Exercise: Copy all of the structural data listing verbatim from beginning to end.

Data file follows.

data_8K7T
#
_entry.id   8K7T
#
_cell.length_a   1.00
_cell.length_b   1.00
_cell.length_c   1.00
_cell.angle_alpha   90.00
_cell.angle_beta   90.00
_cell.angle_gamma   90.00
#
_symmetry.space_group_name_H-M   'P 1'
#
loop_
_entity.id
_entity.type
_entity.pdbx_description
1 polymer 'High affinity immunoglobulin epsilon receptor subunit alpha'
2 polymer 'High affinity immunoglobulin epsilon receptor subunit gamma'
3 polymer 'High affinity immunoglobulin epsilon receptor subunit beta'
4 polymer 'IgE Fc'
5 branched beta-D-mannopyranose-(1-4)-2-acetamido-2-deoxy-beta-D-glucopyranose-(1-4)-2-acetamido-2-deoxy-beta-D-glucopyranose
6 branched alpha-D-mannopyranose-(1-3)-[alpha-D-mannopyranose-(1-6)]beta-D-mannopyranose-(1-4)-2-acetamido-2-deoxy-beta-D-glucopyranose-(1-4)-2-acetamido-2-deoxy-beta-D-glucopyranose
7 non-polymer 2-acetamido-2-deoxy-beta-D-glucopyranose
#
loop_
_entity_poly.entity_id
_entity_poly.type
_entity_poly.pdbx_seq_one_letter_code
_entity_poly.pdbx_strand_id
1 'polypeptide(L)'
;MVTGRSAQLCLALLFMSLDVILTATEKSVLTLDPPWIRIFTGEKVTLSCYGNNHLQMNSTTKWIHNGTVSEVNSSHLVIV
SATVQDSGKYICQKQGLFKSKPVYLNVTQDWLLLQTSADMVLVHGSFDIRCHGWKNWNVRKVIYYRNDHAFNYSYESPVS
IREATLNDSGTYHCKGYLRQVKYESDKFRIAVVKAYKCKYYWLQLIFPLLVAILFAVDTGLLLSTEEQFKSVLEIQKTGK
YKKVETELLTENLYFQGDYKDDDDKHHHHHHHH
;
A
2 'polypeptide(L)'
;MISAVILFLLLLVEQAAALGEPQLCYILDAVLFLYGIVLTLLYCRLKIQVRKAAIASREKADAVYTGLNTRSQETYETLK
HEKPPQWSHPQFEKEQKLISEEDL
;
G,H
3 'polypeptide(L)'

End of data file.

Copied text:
data_8K7T
#
_entry.id   8K7T
#
_cell.length_a   1.00
_cell.length_b   1.00
_cell.length_c   1.00
_cell.angle_alpha   90.00
_cell.angle_beta   90.00
_cell.angle_gamma   90.00
#
_symmetry.space_group_name_H-M   'P 1'
#
loop_
_entity.id
_entity.type
_entity.pdbx_description
1 polymer 'High affinity immunoglobulin epsilon receptor subunit alpha'
2 polymer 'High affinity immunoglobulin epsilon receptor subunit gamma'
3 polymer 'High affinity immunoglobulin epsilon receptor subunit beta'
4 polymer 'IgE Fc'
5 branched beta-D-mannopyranose-(1-4)-2-acetamido-2-deoxy-beta-D-glucopyranose-(1-4)-2-acetamido-2-deoxy-beta-D-glucopyranose
6 branched alpha-D-mannopyranose-(1-3)-[alpha-D-mannopyranose-(1-6)]beta-D-mannopyranose-(1-4)-2-acetamido-2-deoxy-beta-D-glucopyranose-(1-4)-2-acetamido-2-deoxy-beta-D-glucopyranose
7 non-polymer 2-acetamido-2-deoxy-beta-D-glucopyranose
#
loop_
_entity_poly.entity_id
_entity_poly.type
_entity_poly.pdbx_seq_one_letter_code
_entity_poly.pdbx_strand_id
1 'polypeptide(L)'
;MVTGRSAQLCLALLFMSLDVILTATEKSVLTLDPPWIRIFTGEKVTLSCYGNNHLQMNSTTKWIHNGTVSEVNSSHLVIV
SATVQDSGKYICQKQGLFKSKPVYLNVTQDWLLLQTSADMVLVHGSFDIRCHGWKNWNVRKVIYYRNDHAFNYSYESPVS
IREATLNDSGTYHCKGYLRQVKYESDKFRIAVVKAYKCKYYWLQLIFPLLVAILFAVDTGLLLSTEEQFKSVLEIQKTGK
YKKVETELLTENLYFQGDYKDDDDKHHHHHHHH
;
A
2 'polypeptide(L)'
;MISAVILFLLLLVEQAAALGEPQLCYILDAVLFLYGIVLTLLYCRLKIQVRKAAIASREKADAVYTGLNTRSQETYETLK
HEKPPQWSHPQFEKEQKLISEEDL
;
G,H
3 'polypeptide(L)'